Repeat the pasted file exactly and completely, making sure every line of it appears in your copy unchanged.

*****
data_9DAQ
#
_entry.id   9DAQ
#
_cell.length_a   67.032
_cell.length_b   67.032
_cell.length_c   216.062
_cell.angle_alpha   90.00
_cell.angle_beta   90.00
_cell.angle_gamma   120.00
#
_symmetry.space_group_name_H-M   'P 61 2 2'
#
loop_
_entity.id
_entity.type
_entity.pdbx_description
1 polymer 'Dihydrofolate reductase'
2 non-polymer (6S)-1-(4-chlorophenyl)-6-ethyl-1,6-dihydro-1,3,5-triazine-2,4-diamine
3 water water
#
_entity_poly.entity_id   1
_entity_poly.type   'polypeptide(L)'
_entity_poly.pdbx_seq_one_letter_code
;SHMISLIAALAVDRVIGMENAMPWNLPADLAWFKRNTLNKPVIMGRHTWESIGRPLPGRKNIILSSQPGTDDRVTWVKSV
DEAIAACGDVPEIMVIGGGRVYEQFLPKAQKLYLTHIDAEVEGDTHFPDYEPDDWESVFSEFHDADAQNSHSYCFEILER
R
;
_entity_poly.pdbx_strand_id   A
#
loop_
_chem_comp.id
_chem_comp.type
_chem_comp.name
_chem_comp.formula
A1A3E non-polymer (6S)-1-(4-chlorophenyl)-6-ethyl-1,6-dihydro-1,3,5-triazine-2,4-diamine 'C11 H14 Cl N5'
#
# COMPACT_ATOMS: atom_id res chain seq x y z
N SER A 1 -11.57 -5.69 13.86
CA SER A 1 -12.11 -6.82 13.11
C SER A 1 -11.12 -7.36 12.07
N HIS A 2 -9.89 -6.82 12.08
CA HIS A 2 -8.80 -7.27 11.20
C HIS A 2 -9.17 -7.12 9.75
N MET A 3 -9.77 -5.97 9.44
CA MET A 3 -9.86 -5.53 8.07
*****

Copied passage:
data_9DAQ
#
_entry.id   9DAQ
#
_cell.length_a   67.032
_cell.length_b   67.032
_cell.length_c   216.062
_cell.angle_alpha   90.00
_cell.angle_beta   90.00
_cell.angle_gamma   120.00
#
_symmetry.space_group_name_H-M   'P 61 2 2'
#
loop_
_entity.id
_entity.type
_entity.pdbx_description
1 polymer 'Dihydrofolate reductase'
2 non-polymer (6S)-1-(4-chlorophenyl)-6-ethyl-1,6-dihydro-1,3,5-triazine-2,4-diamine
3 water water
#
_entity_poly.entity_id   1
_entity_poly.type   'polypeptide(L)'
_entity_poly.pdbx_seq_one_letter_code
;SHMISLIAALAVDRVIGMENAMPWNLPADLAWFKRNTLNKPVIMGRHTWESIGRPLPGRKNIILSSQPGTDDRVTWVKSV
DEAIAACGDVPEIMVIGGGRVYEQFLPKAQKLYLTHIDAEVEGDTHFPDYEPDDWESVFSEFHDADAQNSHSYCFEILER
R
;
_entity_poly.pdbx_strand_id   A
#
loop_
_chem_comp.id
_chem_comp.type
_chem_comp.name
_chem_comp.formula
A1A3E non-polymer (6S)-1-(4-chlorophenyl)-6-ethyl-1,6-dihydro-1,3,5-triazine-2,4-diamine 'C11 H14 Cl N5'
#
# COMPACT_ATOMS: atom_id res chain seq x y z
N SER A 1 -11.57 -5.69 13.86
CA SER A 1 -12.11 -6.82 13.11
C SER A 1 -11.12 -7.36 12.07
N HIS A 2 -9.89 -6.82 12.08
CA HIS A 2 -8.80 -7.27 11.20
C HIS A 2 -9.17 -7.12 9.75
N MET A 3 -9.77 -5.97 9.44
CA MET A 3 -9.86 -5.53 8.07